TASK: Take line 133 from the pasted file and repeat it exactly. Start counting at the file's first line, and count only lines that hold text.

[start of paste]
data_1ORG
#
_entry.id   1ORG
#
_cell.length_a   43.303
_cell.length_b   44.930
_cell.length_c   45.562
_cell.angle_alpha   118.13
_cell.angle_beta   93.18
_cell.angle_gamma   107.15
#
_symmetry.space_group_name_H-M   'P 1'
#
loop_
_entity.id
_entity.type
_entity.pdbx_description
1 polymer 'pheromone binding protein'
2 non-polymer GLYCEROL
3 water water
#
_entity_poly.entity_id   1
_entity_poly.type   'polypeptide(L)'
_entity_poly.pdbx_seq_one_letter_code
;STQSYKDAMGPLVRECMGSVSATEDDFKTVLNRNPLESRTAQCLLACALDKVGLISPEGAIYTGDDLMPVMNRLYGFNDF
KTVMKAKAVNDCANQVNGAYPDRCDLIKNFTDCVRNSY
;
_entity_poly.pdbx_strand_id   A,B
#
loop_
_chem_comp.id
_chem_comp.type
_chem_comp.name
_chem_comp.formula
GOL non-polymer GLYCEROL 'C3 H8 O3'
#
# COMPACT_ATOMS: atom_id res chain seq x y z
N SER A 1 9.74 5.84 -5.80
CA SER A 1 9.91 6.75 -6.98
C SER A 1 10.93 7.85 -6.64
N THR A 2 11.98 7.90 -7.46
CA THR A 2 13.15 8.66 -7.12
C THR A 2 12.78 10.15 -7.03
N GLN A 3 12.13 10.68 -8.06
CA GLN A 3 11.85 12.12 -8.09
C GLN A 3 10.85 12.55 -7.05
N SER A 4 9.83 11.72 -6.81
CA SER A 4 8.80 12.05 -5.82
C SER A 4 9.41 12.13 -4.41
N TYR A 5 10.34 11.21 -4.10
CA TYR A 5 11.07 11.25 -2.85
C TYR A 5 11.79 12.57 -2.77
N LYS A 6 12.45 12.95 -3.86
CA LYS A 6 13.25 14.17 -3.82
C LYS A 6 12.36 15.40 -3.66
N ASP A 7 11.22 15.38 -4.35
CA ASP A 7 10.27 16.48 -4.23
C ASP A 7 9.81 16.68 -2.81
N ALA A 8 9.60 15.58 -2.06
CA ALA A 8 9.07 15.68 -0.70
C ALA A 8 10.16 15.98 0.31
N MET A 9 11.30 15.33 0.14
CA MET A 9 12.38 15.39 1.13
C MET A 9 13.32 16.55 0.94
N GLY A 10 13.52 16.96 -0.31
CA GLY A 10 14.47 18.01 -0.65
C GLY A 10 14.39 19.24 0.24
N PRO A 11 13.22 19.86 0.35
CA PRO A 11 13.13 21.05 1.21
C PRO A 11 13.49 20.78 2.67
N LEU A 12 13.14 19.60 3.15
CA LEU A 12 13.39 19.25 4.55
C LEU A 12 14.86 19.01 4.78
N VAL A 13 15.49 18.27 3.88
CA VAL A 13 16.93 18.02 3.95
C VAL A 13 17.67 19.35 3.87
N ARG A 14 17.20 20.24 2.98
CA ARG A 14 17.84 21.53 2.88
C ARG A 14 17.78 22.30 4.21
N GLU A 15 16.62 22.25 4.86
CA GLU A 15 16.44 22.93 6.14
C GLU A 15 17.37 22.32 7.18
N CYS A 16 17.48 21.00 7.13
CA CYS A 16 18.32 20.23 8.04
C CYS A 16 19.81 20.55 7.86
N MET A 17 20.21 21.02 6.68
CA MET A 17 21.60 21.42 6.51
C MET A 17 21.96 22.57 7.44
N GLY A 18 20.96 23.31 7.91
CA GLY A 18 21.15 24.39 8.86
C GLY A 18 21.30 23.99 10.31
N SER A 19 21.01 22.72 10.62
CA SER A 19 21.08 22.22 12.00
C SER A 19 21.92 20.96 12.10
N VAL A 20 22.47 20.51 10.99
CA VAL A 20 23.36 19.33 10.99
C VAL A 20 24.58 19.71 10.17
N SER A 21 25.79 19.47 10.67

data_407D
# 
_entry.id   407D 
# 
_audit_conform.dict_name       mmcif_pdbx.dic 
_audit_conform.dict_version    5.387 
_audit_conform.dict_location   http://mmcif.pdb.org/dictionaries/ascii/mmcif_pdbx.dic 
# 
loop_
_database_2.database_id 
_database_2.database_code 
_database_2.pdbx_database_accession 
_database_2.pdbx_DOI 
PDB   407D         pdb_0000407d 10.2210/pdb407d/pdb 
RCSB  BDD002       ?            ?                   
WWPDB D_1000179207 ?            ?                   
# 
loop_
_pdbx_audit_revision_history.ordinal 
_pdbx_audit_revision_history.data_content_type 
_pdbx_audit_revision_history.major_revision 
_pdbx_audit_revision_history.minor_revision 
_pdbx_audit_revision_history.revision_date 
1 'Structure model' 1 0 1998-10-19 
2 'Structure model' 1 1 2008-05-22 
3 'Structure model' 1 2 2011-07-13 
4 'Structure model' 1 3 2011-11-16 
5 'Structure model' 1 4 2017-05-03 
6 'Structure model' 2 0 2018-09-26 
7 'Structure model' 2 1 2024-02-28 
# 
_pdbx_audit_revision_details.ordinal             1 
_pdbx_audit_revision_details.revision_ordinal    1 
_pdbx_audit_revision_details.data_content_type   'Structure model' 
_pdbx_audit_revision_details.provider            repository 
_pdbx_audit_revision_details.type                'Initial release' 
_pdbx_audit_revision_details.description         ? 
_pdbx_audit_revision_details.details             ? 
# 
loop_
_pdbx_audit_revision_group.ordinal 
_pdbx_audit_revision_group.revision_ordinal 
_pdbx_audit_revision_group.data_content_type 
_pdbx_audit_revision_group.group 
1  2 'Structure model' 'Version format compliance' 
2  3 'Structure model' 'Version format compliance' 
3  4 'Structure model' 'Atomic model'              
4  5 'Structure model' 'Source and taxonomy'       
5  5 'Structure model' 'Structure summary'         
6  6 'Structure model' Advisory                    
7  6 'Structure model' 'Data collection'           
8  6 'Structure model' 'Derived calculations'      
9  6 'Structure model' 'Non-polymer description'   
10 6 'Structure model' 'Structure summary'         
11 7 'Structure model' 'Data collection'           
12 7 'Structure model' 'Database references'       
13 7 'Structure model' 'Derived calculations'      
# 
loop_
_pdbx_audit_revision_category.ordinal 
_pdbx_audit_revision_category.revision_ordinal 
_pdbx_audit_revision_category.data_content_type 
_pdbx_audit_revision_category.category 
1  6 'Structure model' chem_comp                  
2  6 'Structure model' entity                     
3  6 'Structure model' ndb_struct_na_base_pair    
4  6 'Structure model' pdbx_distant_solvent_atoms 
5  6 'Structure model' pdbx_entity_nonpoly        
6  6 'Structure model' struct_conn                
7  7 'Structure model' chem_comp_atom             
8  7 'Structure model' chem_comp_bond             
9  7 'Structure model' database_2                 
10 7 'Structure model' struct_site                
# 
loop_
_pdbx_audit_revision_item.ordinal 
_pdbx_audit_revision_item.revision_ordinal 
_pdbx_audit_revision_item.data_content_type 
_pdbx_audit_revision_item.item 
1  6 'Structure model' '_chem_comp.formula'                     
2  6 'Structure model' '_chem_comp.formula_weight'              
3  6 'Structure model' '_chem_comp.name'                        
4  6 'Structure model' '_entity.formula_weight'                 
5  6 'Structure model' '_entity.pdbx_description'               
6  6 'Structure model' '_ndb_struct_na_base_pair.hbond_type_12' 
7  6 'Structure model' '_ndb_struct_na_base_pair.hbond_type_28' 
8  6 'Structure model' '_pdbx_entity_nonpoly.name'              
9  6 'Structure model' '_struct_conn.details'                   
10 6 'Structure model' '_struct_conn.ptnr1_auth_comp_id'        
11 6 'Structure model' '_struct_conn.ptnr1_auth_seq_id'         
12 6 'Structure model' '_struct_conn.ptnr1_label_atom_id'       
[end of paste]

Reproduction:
_pdbx_audit_revision_details.provider            repository 